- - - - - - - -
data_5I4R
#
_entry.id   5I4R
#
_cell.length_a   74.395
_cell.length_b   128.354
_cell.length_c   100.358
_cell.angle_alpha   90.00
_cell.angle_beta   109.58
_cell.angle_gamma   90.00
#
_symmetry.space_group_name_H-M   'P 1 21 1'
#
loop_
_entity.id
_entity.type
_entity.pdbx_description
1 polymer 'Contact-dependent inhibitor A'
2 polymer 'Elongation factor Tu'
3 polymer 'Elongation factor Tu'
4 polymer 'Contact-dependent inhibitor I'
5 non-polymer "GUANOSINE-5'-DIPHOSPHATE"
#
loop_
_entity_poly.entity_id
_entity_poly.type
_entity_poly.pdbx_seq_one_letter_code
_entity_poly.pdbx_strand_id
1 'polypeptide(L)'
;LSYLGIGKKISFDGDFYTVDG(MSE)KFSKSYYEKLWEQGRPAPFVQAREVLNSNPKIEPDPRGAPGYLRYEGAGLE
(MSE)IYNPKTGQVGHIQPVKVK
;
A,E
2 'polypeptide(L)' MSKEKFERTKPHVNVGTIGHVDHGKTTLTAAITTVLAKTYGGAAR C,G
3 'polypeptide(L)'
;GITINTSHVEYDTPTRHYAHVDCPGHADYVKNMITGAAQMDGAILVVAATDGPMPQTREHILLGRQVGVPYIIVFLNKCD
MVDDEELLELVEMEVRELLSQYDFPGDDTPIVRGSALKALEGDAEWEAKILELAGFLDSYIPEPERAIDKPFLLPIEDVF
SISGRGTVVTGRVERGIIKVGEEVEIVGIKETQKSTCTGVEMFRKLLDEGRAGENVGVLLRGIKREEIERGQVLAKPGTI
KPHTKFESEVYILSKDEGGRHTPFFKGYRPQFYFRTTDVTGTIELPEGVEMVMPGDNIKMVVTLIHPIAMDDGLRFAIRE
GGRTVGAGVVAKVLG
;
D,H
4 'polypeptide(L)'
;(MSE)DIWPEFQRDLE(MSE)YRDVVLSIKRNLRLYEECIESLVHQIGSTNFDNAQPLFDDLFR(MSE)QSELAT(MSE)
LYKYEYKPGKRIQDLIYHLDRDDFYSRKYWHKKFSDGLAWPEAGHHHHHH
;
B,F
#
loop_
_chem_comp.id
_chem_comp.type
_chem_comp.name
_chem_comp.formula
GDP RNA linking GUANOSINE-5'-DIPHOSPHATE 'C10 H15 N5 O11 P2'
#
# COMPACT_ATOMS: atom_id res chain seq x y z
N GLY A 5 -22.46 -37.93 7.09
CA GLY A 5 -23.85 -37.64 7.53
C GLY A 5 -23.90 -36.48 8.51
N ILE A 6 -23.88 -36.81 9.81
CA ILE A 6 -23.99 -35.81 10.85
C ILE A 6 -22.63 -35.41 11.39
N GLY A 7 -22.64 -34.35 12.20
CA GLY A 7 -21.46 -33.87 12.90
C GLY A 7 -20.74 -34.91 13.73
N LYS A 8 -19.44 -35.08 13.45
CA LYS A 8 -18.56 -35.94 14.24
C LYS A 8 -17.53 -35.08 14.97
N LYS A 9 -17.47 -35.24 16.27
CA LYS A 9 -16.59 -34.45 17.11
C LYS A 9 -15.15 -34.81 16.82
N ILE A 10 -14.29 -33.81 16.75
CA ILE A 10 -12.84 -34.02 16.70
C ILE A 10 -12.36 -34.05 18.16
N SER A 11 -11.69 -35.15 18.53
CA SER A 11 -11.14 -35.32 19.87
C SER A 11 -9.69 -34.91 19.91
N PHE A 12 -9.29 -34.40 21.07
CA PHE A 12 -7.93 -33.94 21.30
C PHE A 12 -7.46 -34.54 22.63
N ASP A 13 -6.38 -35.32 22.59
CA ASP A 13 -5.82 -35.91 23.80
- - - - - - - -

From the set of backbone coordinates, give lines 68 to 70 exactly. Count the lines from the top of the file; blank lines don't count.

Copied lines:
C LYS A 8 -17.53 -35.08 14.97
N LYS A 9 -17.47 -35.24 16.27
CA LYS A 9 -16.59 -34.45 17.11